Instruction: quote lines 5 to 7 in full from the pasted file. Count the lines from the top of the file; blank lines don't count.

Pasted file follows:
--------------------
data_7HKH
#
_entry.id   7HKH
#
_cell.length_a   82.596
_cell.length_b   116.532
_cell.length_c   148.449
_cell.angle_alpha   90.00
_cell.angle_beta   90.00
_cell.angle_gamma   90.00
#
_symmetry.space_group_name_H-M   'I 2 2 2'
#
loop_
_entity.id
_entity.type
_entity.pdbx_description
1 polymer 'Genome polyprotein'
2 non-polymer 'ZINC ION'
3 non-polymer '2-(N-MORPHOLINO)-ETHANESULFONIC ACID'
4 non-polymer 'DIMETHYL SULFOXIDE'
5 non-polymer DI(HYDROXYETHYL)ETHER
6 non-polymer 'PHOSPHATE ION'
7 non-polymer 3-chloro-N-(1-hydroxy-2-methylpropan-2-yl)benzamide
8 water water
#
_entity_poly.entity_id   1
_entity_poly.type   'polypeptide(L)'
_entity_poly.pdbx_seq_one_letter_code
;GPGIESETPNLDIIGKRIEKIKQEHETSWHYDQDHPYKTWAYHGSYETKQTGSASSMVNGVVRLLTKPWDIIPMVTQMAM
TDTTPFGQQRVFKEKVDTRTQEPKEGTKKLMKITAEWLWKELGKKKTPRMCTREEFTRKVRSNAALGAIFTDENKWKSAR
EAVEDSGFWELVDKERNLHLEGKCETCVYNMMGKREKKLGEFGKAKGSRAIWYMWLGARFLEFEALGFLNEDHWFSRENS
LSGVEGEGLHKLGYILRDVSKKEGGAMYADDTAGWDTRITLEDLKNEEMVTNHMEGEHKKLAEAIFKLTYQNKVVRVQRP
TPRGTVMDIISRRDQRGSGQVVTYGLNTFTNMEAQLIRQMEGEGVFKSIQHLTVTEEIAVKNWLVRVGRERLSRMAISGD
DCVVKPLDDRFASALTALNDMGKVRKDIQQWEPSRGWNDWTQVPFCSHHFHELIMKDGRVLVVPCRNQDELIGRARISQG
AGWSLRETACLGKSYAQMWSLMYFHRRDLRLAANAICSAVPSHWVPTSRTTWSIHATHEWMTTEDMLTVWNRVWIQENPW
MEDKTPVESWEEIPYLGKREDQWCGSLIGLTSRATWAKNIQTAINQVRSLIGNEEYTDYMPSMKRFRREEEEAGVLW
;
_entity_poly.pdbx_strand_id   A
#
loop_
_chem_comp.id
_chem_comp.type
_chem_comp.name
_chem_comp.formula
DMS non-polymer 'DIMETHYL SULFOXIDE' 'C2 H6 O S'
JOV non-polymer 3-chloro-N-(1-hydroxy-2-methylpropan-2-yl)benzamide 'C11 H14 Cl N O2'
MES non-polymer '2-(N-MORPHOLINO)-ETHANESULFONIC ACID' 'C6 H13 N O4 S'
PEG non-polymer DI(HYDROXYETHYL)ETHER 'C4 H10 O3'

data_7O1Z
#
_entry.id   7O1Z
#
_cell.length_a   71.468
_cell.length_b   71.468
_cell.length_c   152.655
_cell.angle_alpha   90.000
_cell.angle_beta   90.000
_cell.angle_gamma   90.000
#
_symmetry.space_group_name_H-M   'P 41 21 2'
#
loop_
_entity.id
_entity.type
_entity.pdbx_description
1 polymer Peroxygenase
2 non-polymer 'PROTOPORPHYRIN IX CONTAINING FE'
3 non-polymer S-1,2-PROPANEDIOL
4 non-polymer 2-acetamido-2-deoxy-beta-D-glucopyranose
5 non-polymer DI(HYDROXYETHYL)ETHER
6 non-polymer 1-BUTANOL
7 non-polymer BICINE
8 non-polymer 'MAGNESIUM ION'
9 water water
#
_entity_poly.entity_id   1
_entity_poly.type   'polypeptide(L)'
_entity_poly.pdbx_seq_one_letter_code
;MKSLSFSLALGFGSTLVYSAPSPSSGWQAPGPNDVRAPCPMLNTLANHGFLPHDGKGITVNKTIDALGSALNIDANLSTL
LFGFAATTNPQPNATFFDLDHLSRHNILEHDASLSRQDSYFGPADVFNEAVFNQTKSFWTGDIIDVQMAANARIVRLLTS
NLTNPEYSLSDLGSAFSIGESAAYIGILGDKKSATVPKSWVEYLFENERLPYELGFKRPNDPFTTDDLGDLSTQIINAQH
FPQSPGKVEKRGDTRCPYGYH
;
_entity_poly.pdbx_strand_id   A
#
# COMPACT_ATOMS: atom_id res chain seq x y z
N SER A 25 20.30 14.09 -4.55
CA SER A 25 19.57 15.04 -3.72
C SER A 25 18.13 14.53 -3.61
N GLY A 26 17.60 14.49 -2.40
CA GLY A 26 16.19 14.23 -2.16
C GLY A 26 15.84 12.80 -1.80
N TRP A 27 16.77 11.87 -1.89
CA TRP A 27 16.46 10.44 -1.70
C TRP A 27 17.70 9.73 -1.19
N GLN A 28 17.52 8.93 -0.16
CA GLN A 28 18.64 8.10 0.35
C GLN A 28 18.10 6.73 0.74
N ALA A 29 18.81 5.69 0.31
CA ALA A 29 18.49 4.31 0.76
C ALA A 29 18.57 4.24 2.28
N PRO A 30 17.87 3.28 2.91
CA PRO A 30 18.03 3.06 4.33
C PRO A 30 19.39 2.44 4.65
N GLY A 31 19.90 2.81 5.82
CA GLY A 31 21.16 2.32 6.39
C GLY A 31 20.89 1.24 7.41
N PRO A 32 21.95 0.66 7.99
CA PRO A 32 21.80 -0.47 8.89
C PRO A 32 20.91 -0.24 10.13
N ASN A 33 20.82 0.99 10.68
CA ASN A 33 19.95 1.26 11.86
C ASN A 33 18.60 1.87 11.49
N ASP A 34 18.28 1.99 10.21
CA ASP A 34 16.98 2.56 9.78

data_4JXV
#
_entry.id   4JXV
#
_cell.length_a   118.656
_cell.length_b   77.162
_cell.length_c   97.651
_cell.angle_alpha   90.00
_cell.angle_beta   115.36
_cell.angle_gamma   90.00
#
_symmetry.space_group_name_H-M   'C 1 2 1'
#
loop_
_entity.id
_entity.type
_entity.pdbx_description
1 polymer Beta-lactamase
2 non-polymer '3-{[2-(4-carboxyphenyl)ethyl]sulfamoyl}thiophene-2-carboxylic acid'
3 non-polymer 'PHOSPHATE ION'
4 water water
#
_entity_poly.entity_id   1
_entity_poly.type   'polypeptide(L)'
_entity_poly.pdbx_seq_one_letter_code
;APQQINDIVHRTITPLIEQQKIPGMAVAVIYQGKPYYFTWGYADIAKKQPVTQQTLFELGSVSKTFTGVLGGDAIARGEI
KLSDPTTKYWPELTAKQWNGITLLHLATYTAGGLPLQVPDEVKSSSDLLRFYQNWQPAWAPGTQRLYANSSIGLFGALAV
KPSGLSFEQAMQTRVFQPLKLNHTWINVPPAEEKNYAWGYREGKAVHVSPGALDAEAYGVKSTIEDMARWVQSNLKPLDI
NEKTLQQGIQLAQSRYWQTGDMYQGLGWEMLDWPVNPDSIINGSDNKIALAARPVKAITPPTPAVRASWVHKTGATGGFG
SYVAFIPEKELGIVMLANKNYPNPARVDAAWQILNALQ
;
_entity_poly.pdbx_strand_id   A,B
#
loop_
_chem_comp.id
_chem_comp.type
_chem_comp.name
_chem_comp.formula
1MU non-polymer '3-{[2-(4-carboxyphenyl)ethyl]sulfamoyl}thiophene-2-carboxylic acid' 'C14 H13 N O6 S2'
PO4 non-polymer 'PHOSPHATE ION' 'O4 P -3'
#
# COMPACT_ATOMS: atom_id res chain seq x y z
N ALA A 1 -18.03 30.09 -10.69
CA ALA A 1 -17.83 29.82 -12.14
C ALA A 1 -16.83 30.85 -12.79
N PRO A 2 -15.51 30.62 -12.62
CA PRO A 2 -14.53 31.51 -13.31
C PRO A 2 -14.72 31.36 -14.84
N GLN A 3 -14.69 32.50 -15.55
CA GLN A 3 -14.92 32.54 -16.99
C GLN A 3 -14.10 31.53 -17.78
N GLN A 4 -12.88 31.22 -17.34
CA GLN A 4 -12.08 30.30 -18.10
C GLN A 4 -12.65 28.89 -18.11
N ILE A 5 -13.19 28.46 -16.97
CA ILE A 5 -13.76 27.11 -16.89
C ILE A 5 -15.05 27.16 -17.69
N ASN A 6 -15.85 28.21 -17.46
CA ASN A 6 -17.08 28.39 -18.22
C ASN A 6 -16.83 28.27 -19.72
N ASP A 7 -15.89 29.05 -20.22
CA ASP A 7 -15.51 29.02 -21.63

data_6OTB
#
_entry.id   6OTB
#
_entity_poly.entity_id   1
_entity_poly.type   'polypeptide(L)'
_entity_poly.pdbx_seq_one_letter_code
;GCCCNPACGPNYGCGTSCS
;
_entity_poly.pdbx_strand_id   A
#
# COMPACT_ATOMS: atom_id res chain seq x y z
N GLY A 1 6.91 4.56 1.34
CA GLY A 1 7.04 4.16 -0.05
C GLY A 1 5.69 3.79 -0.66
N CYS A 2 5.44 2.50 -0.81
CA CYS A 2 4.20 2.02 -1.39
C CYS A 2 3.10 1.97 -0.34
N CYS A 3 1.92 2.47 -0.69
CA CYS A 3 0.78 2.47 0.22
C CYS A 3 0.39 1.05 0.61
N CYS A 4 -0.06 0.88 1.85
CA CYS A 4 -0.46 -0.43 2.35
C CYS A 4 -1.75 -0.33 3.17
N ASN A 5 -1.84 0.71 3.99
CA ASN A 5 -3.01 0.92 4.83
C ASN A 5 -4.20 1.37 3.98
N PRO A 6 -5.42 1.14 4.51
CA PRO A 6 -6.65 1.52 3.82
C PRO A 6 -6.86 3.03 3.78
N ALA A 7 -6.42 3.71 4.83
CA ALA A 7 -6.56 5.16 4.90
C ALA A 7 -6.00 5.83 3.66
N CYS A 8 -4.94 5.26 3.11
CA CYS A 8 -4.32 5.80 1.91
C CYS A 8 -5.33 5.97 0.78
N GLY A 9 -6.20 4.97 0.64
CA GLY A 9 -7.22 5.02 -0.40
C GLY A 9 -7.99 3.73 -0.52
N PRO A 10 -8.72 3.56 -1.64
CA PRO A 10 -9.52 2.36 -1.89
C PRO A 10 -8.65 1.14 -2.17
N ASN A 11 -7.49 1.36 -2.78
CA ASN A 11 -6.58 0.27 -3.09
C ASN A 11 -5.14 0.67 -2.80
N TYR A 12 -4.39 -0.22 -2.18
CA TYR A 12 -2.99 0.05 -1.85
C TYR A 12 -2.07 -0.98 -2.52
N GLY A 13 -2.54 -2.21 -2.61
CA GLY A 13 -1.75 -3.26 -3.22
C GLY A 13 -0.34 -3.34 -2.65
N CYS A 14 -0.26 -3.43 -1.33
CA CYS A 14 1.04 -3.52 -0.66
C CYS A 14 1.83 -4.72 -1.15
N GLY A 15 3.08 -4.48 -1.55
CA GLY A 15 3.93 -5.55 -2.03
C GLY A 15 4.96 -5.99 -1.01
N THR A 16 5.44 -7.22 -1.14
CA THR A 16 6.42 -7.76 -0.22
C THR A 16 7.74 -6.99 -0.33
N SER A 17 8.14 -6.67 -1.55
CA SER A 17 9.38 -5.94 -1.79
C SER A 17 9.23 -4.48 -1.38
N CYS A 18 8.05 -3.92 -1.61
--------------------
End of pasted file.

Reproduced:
_cell.length_a   82.596
_cell.length_b   116.532
_cell.length_c   148.449